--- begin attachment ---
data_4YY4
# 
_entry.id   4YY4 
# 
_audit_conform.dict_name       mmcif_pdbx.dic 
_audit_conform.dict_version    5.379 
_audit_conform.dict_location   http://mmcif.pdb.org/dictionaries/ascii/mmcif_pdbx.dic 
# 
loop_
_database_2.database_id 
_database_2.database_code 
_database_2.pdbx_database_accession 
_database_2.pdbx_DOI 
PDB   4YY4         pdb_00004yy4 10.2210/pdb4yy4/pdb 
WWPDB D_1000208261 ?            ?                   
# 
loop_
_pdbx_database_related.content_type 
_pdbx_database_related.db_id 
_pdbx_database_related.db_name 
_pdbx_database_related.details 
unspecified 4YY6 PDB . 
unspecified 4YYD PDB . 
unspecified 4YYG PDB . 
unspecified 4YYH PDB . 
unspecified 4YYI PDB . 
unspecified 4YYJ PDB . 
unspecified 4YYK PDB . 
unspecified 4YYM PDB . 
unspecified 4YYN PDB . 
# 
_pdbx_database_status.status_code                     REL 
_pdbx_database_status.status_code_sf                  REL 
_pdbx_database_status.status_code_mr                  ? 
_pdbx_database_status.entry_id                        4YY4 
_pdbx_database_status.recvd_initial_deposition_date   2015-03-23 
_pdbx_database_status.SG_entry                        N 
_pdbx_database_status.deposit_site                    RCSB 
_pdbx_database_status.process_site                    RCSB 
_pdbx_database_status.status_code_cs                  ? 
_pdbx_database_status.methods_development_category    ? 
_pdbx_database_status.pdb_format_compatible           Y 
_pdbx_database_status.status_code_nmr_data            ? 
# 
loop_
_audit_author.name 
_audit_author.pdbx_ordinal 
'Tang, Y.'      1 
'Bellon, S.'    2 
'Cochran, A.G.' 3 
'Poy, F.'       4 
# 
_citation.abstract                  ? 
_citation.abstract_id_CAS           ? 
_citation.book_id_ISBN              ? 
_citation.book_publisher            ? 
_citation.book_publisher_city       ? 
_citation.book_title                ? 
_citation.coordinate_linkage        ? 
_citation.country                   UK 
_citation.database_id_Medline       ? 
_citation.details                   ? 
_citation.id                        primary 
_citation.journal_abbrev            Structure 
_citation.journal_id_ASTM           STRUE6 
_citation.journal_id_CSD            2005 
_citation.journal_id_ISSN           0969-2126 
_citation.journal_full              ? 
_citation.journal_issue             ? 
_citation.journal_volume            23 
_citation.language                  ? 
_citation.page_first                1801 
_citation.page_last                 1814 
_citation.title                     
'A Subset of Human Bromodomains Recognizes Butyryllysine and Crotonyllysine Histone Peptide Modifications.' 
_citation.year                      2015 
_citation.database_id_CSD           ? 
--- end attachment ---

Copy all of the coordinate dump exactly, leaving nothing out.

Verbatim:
data_4YY4
# 
_entry.id   4YY4 
# 
_audit_conform.dict_name       mmcif_pdbx.dic 
_audit_conform.dict_version    5.379 
_audit_conform.dict_location   http://mmcif.pdb.org/dictionaries/ascii/mmcif_pdbx.dic 
# 
loop_
_database_2.database_id 
_database_2.database_code 
_database_2.pdbx_database_accession 
_database_2.pdbx_DOI 
PDB   4YY4         pdb_00004yy4 10.2210/pdb4yy4/pdb 
WWPDB D_1000208261 ?            ?                   
# 
loop_
_pdbx_database_related.content_type 
_pdbx_database_related.db_id 
_pdbx_database_related.db_name 
_pdbx_database_related.details 
unspecified 4YY6 PDB . 
unspecified 4YYD PDB . 
unspecified 4YYG PDB . 
unspecified 4YYH PDB . 
unspecified 4YYI PDB . 
unspecified 4YYJ PDB . 
unspecified 4YYK PDB . 
unspecified 4YYM PDB . 
unspecified 4YYN PDB . 
# 
_pdbx_database_status.status_code                     REL 
_pdbx_database_status.status_code_sf                  REL 
_pdbx_database_status.status_code_mr                  ? 
_pdbx_database_status.entry_id                        4YY4 
_pdbx_database_status.recvd_initial_deposition_date   2015-03-23 
_pdbx_database_status.SG_entry                        N 
_pdbx_database_status.deposit_site                    RCSB 
_pdbx_database_status.process_site                    RCSB 
_pdbx_database_status.status_code_cs                  ? 
_pdbx_database_status.methods_development_category    ? 
_pdbx_database_status.pdb_format_compatible           Y 
_pdbx_database_status.status_code_nmr_data            ? 
# 
loop_
_audit_author.name 
_audit_author.pdbx_ordinal 
'Tang, Y.'      1 
'Bellon, S.'    2 
'Cochran, A.G.' 3 
'Poy, F.'       4 
# 
_citation.abstract                  ? 
_citation.abstract_id_CAS           ? 
_citation.book_id_ISBN              ? 
_citation.book_publisher            ? 
_citation.book_publisher_city       ? 
_citation.book_title                ? 
_citation.coordinate_linkage        ? 
_citation.country                   UK 
_citation.database_id_Medline       ? 
_citation.details                   ? 
_citation.id                        primary 
_citation.journal_abbrev            Structure 
_citation.journal_id_ASTM           STRUE6 
_citation.journal_id_CSD            2005 
_citation.journal_id_ISSN           0969-2126 
_citation.journal_full              ? 
_citation.journal_issue             ? 
_citation.journal_volume            23 
_citation.language                  ? 
_citation.page_first                1801 
_citation.page_last                 1814 
_citation.title                     
'A Subset of Human Bromodomains Recognizes Butyryllysine and Crotonyllysine Histone Peptide Modifications.' 
_citation.year                      2015 
_citation.database_id_CSD           ? 